Is it entry-level luxury? I'd say not. It fails that half of the equation, because almost every car these days can be had with leather and NAV, and so you have to look further and be a bit more discerning in what exactly "luxury" means aside from leather and a high price tag.
  • .............Based on that logic, the Austin A40 my parents had when I was a kid, and the Ferrari Daytona are similar because they share the same designer. And of course, the current range of Bentleys are just glorified VWs.

    Therefore, SEATs and Skodas are cheaper, but better built, VWs. Audis are dearer VWs and Lamborghini, Bugatti and Porsche are merely faster VWs. Jaguar and Land Rover are merely upmarket TATAs and Ferrari and Maserati are very quick, and expensive, Fiats. Rolls Royce ? Upscale BMWs. Vauxhall/Opel/Holden ? Rebodied GM-parts bin cars.

    Once you get past the SEAT, Skoda and Audi brands, (which basically are re-worked VWs), the logic falls apart pretty rapidly; although there are some component commonalities in amongst the others and their brand-owners mainstream offerings. Way of the world and none the worse for it.

    By the way, I learned to drive in an Austin A40. Nice little motor, for its day.
  • smarty666smarty666 Posts: 1,503
    Really, I've felt the same way about the Cadillacs as you do the G37. The interior quality and the fit/finish is still not on the same level as some of the Japanese and German makes.

    Funny though how the 3-Series is constantly compared to the G37 in comparison tests. I guess the BMW is a muscle car too, lol. If the G37 is not an entry level luxury sedan than the CTS is most certainly not. Except for the BMW which I felt had a slight advantage over the G in handling off the highway, no Caddy handles better than the 3-Series or G37 do at their price range. You want sports luxury, get a BMW, Infiniti, or Audi, plain and simple.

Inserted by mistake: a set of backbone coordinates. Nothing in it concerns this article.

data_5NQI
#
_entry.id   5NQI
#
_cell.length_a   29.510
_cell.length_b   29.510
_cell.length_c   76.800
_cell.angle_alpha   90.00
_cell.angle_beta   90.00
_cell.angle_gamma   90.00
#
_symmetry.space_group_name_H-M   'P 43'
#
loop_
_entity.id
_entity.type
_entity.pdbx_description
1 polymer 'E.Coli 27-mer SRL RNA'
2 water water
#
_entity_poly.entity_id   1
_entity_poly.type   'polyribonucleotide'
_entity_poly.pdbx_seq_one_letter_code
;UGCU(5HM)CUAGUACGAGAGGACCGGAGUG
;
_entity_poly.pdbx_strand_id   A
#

• 22332233 Posts: 64
    I agree with you 100% that great sports/luxury sedans are limited to Audi, BMW and Infiniti.

    I test drove a couple of 3 series cars yesterday. It felt similar to a G37 but it seemed more tossable on curves and maybe a little more enjoyable to drive.
  • plektoplekto Posts: 3,738
    The 3 series is now a muscle car. The 1 series is as close to the original sport sedan ideal as you'll manage, these days.
  • m6userm6user Posts: 3,048
    The 3 series is now a muscle car.

    You do realize that you are probably the only person in the world that thinks that don't you?
  • smarty666smarty666 Posts: 1,503
    That is most likely the silliest thing I've ever heard. You keep telling yourself that ;)
  • plektoplekto Posts: 3,738
    edited September 2011
    When you could get a car the size of a Crown Vic back in 1965 that weighed only 3000lbs, with maybe 2lbs of plastic (knobs and so on) and the only aluminum in it at all was in the engine block itself, yes, we've come back to the 1970s all over again.

    At 3500-3600 lbs and a wheelbase that's just under two inches shorter than a Buick LaCrosse, the current 3 series is a bloated pig that's nothing like the older cars from the 90s. Which could still be called sport sedans.

    What we have flooding the marketplace now are very heavy cars with big 300HP+ engines and long wheelbases. This is the definition of a muscle car, or it was back in the 60s and 70s.

    2006 Buick LaCrosse
    External dimensions:
    198.1 length
    73.0 Width
    110.5 wheelbase
    turning 35.8 ft
    curb weight (lb) 3495 lbs

    2011 BMW 335i sedan
    External dimensions:
    181.9 length
    70.2 width
    108.7 wheelbase (only 1.8 inches shorter)
    turning 36.1 (larger? Wait - a FWD *Buick* turns better than a RWD BMW?)
    curb weight: 3605 lbs. (heavier than a Buick?)

    1991 BMW (E30 series)
    170.3 Length
    64.8 Width
    101.2 wheelbase
    turning 34.5
    curb weight: 2900 lbs

    Something's gone horribly wrong in the last 20 years. We're now content to call essentially Buick-size and weight muscle cars "sport sedans". :sick:
  • flightnurseflightnurse 35K feetPosts: 1,697
    Not too sure what people are smoking on this board, but first off the 1 series is a couple or Convertible not a sedan. Regarding muscle car, that is a tough term to nail down. One could say the 335i is a muscle car 300hp 300 lbs of torque. The M3 could be called a muscle car too, 400Hp V8. But I don't think BMW would classify their 3 series as a muscle car.